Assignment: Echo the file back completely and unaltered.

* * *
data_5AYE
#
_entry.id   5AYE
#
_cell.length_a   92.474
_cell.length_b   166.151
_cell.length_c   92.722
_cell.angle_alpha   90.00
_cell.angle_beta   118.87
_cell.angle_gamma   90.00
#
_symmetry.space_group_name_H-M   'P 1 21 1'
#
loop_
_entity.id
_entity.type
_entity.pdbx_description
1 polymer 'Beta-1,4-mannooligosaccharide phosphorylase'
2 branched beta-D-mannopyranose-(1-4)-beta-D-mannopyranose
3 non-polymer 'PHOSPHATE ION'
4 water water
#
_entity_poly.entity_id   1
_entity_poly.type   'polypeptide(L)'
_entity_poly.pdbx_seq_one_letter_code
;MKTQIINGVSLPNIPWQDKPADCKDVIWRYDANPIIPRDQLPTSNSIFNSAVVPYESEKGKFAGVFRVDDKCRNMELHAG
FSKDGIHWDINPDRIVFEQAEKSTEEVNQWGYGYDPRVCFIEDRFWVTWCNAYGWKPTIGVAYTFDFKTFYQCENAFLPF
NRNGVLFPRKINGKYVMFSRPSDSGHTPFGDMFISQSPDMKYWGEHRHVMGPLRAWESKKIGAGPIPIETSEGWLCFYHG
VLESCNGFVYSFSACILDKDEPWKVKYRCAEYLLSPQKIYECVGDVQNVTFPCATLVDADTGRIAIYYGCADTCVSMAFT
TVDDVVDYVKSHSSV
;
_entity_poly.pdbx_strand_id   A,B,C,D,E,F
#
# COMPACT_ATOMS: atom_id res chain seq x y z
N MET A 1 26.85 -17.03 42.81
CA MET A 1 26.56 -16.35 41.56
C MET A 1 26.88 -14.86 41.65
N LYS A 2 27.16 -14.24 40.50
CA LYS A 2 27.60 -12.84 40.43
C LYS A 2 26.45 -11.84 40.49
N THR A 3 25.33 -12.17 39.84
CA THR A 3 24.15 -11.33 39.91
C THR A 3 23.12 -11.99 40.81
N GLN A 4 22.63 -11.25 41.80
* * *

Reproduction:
data_5AYE
#
_entry.id   5AYE
#
_cell.length_a   92.474
_cell.length_b   166.151
_cell.length_c   92.722
_cell.angle_alpha   90.00
_cell.angle_beta   118.87
_cell.angle_gamma   90.00
#
_symmetry.space_group_name_H-M   'P 1 21 1'
#
loop_
_entity.id
_entity.type
_entity.pdbx_description
1 polymer 'Beta-1,4-mannooligosaccharide phosphorylase'
2 branched beta-D-mannopyranose-(1-4)-beta-D-mannopyranose
3 non-polymer 'PHOSPHATE ION'
4 water water
#
_entity_poly.entity_id   1
_entity_poly.type   'polypeptide(L)'
_entity_poly.pdbx_seq_one_letter_code
;MKTQIINGVSLPNIPWQDKPADCKDVIWRYDANPIIPRDQLPTSNSIFNSAVVPYESEKGKFAGVFRVDDKCRNMELHAG
FSKDGIHWDINPDRIVFEQAEKSTEEVNQWGYGYDPRVCFIEDRFWVTWCNAYGWKPTIGVAYTFDFKTFYQCENAFLPF
NRNGVLFPRKINGKYVMFSRPSDSGHTPFGDMFISQSPDMKYWGEHRHVMGPLRAWESKKIGAGPIPIETSEGWLCFYHG
VLESCNGFVYSFSACILDKDEPWKVKYRCAEYLLSPQKIYECVGDVQNVTFPCATLVDADTGRIAIYYGCADTCVSMAFT
TVDDVVDYVKSHSSV
;
_entity_poly.pdbx_strand_id   A,B,C,D,E,F
#
# COMPACT_ATOMS: atom_id res chain seq x y z
N MET A 1 26.85 -17.03 42.81
CA MET A 1 26.56 -16.35 41.56
C MET A 1 26.88 -14.86 41.65
N LYS A 2 27.16 -14.24 40.50
CA LYS A 2 27.60 -12.84 40.43
C LYS A 2 26.45 -11.84 40.49
N THR A 3 25.33 -12.17 39.84
CA THR A 3 24.15 -11.33 39.91
C THR A 3 23.12 -11.99 40.81
N GLN A 4 22.63 -11.25 41.80